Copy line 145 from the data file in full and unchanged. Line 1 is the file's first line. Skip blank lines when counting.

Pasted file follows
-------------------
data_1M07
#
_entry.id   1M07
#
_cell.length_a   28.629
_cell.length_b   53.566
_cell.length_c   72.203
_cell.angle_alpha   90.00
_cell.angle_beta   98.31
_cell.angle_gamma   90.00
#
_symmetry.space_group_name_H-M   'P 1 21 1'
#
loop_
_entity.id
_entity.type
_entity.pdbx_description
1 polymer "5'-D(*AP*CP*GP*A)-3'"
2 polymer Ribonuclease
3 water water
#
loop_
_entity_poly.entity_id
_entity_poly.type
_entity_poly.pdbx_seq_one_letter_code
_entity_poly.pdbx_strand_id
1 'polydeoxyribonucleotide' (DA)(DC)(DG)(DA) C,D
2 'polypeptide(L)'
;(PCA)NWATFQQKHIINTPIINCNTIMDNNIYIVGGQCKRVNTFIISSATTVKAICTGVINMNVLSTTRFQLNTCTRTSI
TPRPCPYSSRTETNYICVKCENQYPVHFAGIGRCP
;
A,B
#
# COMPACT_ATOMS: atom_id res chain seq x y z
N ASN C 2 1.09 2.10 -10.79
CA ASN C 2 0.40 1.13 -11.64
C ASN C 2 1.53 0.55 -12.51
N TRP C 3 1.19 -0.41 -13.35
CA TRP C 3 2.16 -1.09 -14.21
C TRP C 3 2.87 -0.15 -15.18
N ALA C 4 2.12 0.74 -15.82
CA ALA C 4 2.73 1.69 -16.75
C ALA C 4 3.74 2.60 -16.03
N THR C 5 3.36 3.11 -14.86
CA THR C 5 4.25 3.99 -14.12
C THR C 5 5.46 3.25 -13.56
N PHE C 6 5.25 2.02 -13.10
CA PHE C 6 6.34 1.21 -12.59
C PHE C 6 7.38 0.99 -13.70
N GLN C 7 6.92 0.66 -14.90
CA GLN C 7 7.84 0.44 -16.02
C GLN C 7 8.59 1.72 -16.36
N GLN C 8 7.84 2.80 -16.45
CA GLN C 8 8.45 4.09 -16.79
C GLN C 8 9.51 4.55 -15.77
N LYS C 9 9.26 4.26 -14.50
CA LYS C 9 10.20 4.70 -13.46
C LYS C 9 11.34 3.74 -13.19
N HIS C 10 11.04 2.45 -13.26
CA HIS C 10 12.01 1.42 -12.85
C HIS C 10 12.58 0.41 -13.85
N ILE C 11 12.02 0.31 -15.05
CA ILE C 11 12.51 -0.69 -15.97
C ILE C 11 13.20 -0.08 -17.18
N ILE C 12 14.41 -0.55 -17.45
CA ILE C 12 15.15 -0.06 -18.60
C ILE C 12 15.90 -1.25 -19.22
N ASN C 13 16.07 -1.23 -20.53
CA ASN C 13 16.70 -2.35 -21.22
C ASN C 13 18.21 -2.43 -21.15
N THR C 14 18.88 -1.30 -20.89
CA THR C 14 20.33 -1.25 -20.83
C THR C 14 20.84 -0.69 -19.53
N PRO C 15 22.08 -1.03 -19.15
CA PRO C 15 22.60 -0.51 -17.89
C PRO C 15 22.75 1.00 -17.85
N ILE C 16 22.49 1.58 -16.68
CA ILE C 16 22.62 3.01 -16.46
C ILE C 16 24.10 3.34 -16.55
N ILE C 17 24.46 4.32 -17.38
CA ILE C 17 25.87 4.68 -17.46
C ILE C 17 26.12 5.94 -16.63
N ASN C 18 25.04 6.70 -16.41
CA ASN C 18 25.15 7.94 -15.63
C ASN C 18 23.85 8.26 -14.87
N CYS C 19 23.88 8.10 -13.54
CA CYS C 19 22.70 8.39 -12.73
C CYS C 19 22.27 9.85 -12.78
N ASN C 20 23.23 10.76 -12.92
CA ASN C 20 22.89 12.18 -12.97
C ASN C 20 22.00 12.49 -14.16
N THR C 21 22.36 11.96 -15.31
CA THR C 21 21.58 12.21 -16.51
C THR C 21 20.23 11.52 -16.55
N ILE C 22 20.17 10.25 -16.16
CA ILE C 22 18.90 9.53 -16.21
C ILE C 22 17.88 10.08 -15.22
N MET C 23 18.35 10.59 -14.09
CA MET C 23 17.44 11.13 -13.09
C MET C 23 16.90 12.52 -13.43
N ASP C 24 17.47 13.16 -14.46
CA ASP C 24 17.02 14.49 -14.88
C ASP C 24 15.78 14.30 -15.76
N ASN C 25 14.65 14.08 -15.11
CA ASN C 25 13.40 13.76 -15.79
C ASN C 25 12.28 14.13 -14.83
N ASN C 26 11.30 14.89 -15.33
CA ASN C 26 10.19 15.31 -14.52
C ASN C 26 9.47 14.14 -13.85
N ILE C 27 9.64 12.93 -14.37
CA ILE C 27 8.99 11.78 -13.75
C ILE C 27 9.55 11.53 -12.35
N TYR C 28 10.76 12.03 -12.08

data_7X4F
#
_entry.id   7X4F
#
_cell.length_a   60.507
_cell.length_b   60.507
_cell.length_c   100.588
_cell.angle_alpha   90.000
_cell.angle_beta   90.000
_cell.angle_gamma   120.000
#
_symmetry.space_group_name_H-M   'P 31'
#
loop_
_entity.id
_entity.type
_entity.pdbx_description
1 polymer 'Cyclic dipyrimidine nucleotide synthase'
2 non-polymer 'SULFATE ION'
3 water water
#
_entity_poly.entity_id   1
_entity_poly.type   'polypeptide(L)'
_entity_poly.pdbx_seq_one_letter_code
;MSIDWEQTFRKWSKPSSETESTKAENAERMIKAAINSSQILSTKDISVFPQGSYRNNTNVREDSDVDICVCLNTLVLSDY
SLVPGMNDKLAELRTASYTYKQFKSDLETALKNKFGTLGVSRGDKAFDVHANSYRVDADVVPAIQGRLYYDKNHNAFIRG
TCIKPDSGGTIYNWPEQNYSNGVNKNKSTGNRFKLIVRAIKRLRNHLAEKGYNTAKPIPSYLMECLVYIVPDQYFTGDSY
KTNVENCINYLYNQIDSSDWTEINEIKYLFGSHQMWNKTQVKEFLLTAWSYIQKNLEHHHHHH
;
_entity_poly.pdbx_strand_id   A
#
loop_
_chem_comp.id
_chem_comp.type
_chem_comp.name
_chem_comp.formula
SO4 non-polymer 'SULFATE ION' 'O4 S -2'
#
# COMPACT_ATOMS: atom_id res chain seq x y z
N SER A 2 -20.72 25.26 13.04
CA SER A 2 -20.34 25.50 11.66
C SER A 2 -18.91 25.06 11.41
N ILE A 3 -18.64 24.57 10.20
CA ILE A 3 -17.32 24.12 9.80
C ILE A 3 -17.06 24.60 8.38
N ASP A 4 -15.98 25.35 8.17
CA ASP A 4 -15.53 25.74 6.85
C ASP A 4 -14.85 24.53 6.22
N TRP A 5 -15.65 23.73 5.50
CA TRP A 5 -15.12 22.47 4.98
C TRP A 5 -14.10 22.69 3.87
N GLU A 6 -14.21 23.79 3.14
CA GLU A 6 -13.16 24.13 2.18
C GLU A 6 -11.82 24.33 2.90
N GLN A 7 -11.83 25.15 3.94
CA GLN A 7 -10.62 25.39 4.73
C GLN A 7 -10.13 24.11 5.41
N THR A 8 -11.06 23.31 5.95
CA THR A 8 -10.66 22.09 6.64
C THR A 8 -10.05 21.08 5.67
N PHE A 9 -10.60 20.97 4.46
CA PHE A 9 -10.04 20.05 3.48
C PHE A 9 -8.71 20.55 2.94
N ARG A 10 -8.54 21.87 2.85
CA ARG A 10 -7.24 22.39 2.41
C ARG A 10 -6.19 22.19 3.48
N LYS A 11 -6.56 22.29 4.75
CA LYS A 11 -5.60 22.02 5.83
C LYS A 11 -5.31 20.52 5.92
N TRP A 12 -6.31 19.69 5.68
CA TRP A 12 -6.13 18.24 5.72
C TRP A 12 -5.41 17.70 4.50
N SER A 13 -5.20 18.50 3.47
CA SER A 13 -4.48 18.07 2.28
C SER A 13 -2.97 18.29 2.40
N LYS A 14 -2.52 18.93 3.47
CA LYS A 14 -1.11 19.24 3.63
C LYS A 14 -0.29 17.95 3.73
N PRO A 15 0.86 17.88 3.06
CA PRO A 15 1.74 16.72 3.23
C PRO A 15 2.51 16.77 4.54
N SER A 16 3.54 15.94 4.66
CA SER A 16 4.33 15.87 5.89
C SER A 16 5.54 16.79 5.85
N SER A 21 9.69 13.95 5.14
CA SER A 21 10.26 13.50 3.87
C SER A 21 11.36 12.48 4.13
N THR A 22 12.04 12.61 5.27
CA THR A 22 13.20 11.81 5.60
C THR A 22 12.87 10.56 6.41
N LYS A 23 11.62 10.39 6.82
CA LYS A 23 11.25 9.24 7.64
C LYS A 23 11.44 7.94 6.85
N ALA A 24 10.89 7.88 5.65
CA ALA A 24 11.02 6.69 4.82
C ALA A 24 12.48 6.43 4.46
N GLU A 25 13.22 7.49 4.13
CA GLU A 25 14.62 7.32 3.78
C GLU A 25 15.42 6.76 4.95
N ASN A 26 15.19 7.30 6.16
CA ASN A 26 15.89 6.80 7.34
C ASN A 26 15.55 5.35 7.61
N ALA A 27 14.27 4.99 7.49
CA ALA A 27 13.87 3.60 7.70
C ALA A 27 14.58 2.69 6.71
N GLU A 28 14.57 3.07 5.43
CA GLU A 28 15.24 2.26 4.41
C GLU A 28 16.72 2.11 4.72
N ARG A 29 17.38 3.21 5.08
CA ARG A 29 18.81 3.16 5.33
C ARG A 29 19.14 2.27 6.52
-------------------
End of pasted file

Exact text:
loop_